Deprived of F-16V, the Turkish president threatens to reinstate his veto on the accession of Sweden and Finland to NATO

3 days ! That's how long it took President RT Erdogan to once again threaten a Turkish veto on Sweden's and Finland's membership of the Atlantic Alliance, after the US Congress voted , on the occasion of the vote on the 2023 budget law for the US armed forces, two amendments that hinder the export possibilities of F-16 Viper but also other defense technologies towards Ankara. Of course, the subjects not being supposed to be officially linked, President Erdogan publicly takes umbrage at the lack of "responsiveness" of the Swedish authorities concerning the request for the extradition of 33 refugees to Turkey, accused of belonging to the Kurdish separatist movements. by the Turkish authorities. If the official Turkish discourse can leave room for doubt, the calendar of announcements leaves none as to the reality of the subjects of contention between Ankara, Washington, Stockholm and Helsinki, and the fate of some Kurdish refugees is not there. has little space.

Since his accession to the White House, President Biden and his administration have never stopped trying to bring Turkey and its President RT Erdogan back to more moderate positions, both vis-à-vis NATO and concerning its territorial and political ambitions. For it, the American president has, on several occasions, announced that he was in favor of the request made by Ankara to acquire 40 F-16 Block 70 Viper combat aircraft, the most advanced version of the Lockheed-Martin fighter, and 80 kits to bring as many F-16 Block 52s in service with the Turkish Air Force to this standard. Unfortunately, the United States Congress, both the Democratic-majority House of Representatives and the Democratic-Republican parity Senate, do not view such a conciliatory position favorably, and have, on several occasions, let it be known that he was mostly hostile to the sale of advanced weapons systems to Ankara, in particular for weapon systems that could potentially be used to threaten Greek and Cypriot allies. On the occasion of the vote on the 2023 budget of the Pentagon, it was the House of Representatives, and elected Democrats, who passed two amendments framing such a hypothesis, one prohibiting the sale of weapons systems to countries involved in violations of humanitarian law, the other specifically targeting Ankara, asking the FMS to authorize the sale of the F-16V only if the United States had the assurance that the devices delivered would not threaten Greece.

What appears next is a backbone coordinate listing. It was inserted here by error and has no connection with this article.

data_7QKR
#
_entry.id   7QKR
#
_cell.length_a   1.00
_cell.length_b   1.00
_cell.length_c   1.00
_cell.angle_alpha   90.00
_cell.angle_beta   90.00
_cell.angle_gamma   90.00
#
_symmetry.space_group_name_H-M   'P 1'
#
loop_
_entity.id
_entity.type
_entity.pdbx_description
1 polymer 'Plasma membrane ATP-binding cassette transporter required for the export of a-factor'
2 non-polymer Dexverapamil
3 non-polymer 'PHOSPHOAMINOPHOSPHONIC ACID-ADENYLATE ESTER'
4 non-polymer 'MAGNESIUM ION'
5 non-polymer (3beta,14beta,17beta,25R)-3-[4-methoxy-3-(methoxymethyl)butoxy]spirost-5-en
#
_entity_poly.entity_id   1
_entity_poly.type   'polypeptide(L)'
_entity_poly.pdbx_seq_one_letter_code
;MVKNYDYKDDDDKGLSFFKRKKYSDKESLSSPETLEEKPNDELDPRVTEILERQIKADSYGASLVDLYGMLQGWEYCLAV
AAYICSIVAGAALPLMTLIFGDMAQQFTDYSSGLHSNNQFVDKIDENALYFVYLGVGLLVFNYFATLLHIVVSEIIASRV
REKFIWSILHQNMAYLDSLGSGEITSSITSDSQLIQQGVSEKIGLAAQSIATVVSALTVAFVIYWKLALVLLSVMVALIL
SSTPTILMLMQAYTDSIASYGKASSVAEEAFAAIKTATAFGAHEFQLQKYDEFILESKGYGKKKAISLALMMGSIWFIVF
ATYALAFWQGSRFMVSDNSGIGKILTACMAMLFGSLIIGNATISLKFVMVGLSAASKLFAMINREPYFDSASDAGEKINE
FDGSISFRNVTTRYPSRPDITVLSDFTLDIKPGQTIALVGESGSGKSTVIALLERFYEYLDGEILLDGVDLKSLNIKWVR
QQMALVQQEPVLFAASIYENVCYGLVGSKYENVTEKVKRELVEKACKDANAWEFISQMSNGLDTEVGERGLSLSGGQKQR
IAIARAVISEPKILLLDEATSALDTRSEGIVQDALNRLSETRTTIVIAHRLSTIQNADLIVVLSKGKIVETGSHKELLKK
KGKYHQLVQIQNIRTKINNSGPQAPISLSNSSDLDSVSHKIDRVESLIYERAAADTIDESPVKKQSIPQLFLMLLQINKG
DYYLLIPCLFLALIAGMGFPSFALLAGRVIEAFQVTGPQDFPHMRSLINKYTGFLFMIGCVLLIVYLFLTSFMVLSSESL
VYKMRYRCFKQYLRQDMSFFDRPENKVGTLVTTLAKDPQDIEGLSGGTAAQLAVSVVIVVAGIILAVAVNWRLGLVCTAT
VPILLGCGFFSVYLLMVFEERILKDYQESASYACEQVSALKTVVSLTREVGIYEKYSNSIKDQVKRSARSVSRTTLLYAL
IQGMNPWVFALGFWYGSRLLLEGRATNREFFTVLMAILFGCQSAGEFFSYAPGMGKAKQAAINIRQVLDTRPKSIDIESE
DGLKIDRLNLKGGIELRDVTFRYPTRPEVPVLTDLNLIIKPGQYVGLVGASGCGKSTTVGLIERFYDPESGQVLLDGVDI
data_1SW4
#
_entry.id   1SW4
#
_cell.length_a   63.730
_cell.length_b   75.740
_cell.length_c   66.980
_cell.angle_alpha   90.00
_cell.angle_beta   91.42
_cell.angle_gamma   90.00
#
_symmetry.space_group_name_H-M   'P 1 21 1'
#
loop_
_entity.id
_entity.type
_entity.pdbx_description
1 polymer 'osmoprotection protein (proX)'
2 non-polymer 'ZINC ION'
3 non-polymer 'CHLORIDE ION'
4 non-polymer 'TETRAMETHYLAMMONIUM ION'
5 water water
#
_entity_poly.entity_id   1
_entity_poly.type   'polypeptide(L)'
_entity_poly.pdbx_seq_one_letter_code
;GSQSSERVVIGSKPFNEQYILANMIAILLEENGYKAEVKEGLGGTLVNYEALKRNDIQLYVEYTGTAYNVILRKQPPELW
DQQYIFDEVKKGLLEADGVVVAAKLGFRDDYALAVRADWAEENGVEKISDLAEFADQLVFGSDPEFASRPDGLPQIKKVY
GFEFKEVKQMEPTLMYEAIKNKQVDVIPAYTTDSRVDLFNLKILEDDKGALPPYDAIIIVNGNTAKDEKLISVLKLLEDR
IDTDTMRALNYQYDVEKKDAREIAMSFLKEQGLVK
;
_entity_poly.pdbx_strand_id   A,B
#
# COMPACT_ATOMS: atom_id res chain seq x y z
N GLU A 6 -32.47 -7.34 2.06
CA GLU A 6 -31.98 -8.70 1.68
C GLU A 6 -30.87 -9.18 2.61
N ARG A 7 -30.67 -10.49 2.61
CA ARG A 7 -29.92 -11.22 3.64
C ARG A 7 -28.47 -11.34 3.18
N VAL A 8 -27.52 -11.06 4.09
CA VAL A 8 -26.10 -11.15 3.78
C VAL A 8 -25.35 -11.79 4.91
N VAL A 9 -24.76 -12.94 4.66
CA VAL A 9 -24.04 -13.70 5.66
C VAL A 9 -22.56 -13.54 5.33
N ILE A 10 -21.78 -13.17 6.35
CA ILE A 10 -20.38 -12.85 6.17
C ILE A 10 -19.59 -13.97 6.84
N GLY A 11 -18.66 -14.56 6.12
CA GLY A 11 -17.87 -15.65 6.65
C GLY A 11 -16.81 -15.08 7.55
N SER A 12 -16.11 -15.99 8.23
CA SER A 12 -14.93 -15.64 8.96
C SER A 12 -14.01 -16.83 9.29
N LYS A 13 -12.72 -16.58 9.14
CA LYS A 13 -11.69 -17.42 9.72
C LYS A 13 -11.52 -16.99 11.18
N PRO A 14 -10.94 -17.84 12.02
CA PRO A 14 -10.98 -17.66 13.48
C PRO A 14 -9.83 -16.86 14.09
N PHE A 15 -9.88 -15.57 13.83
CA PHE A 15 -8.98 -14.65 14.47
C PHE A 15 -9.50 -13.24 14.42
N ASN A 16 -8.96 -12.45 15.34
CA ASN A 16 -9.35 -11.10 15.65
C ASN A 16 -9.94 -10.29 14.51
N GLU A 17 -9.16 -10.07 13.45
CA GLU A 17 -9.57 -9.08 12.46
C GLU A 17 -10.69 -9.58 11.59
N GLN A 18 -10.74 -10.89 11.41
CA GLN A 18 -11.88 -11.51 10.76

The Turkish president and his Swedish and Finnish counterparts reached an agreement at the summit in Madrid on June 29. But Turkish expectations were, it seems, of a completely different nature.

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